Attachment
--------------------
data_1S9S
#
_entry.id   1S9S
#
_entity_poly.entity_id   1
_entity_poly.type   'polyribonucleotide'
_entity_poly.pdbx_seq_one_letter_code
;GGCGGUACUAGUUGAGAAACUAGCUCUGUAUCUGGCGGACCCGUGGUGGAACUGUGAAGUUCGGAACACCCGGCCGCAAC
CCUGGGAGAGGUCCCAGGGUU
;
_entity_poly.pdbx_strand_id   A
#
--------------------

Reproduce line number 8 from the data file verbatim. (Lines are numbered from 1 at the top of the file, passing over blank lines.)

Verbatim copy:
;GGCGGUACUAGUUGAGAAACUAGCUCUGUAUCUGGCGGACCCGUGGUGGAACUGUGAAGUUCGGAACACCCGGCCGCAAC